Robustness is being used increasingly for decision analysis in relation to deep uncertainty and many metrics have been proposed for its quantification. Recent studies have shown that the application of different robustness metrics can result in different rankings of decision alternatives, but there has been little discussion of what potential causes for this might be. To shed some light on this issue, we present a unifying framework for the calculation of robustness metrics, which assists with understanding how robustness metrics work, when they should be used, and why they sometimes disagree. The framework categorizes the suitability of metrics to a decision-maker based on (1) the decision-context (i.e., the suitability of using absolute performance or regret), (2) the decision-maker's preferred level of risk aversion, and (3) the decision-maker's preference toward maximizing performance, minimizing variance, or some higher-order moment. This article also introduces a conceptual framework describing when relative robustness values of decision alternatives obtained using different metrics are likely to agree and disagree. This is used as a measure of how “stable” the ranking of decision alternatives is when determined using different robustness metrics. The framework is tested on three case studies, including water supply augmentation in Adelaide, Australia, the operation of a multipurpose regulated lake in Italy, and flood protection for a hypothetical river based on a reach of the river Rhine in the Netherlands. The proposed conceptual framework is confirmed by the case study results, providing insight into the reasons for disagreements between rankings obtained using different robustness metrics.

Robustness Metrics: How Are They Calculated, When Should They Be Used and Why Do They Give Different Results?

Giuliani, M.;Castelletti, A.;
2018-01-01

Abstract

Robustness is being used increasingly for decision analysis in relation to deep uncertainty and many metrics have been proposed for its quantification. Recent studies have shown that the application of different robustness metrics can result in different rankings of decision alternatives, but there has been little discussion of what potential causes for this might be. To shed some light on this issue, we present a unifying framework for the calculation of robustness metrics, which assists with understanding how robustness metrics work, when they should be used, and why they sometimes disagree. The framework categorizes the suitability of metrics to a decision-maker based on (1) the decision-context (i.e., the suitability of using absolute performance or regret), (2) the decision-maker's preferred level of risk aversion, and (3) the decision-maker's preference toward maximizing performance, minimizing variance, or some higher-order moment. This article also introduces a conceptual framework describing when relative robustness values of decision alternatives obtained using different metrics are likely to agree and disagree. This is used as a measure of how “stable” the ranking of decision alternatives is when determined using different robustness metrics. The framework is tested on three case studies, including water supply augmentation in Adelaide, Australia, the operation of a multipurpose regulated lake in Italy, and flood protection for a hypothetical river based on a reach of the river Rhine in the Netherlands. The proposed conceptual framework is confirmed by the case study results, providing insight into the reasons for disagreements between rankings obtained using different robustness metrics.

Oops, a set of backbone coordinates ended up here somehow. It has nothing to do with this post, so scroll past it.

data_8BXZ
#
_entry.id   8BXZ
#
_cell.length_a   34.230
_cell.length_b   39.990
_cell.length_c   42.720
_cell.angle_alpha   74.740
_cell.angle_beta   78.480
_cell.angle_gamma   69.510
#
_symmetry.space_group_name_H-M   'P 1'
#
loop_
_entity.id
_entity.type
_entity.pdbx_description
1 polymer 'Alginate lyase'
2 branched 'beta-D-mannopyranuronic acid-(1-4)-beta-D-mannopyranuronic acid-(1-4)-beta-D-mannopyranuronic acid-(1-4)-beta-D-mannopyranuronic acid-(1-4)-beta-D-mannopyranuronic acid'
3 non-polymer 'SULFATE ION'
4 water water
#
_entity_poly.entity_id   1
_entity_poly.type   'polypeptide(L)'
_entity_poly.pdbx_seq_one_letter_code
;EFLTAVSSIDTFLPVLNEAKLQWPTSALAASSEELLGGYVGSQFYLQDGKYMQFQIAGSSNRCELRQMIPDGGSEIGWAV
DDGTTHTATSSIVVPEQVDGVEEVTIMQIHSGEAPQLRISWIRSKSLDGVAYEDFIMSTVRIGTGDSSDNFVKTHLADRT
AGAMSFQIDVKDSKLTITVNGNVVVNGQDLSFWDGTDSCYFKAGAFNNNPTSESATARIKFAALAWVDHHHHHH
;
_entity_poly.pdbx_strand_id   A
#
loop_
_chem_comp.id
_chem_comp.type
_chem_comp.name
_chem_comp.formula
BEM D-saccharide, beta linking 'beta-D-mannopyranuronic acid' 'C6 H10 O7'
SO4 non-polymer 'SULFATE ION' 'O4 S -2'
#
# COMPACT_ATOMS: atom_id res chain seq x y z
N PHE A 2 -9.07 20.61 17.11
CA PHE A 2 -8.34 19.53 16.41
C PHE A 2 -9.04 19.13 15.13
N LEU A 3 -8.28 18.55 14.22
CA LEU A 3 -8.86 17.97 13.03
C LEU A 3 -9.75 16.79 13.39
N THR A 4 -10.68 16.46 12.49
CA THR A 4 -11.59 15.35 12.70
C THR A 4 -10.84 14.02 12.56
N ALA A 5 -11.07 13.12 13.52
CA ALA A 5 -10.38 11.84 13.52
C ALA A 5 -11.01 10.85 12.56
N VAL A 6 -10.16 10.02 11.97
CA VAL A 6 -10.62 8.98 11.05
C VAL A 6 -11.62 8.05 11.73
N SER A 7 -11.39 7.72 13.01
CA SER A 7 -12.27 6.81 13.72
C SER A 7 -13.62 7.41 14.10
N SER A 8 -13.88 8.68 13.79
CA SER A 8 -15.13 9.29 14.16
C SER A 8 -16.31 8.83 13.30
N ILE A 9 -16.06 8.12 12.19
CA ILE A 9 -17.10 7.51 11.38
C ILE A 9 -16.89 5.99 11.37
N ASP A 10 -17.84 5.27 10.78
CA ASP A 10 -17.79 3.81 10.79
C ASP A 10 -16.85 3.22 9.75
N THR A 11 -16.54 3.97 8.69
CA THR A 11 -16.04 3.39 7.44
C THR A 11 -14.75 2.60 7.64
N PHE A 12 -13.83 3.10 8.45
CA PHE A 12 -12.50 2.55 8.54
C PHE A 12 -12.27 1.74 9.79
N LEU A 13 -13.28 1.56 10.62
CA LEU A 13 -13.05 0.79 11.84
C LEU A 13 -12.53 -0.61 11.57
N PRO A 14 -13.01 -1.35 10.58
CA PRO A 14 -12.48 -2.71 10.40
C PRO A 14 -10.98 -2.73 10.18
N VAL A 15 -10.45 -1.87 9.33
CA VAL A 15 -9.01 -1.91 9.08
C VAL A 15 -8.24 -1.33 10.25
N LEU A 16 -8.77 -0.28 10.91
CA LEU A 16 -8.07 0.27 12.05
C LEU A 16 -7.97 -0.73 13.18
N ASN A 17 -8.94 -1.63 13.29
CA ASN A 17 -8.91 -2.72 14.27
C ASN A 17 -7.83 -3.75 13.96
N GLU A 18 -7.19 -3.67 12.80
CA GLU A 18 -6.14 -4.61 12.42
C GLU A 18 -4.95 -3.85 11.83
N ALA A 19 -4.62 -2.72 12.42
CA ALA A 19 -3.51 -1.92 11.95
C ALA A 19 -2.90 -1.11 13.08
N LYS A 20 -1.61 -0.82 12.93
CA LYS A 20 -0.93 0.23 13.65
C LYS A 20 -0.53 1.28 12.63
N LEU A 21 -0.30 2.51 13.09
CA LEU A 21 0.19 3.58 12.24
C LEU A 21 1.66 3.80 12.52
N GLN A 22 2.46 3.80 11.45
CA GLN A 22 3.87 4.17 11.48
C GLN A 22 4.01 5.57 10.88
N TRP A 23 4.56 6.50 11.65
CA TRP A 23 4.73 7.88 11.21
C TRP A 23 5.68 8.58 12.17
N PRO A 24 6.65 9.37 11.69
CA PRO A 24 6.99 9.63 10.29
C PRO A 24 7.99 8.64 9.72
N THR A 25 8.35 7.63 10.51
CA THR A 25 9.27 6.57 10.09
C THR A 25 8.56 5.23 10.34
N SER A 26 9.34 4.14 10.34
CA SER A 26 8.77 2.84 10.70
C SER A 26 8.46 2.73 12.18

decision analysis; deep uncertainty; ranking stability; robustness metrics; water systems; Earth and Planetary Sciences (miscellaneous); 2300
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Utilizza questo identificativo per citare o creare un link a questo documento: https://hdl.handle.net/11311/1071505
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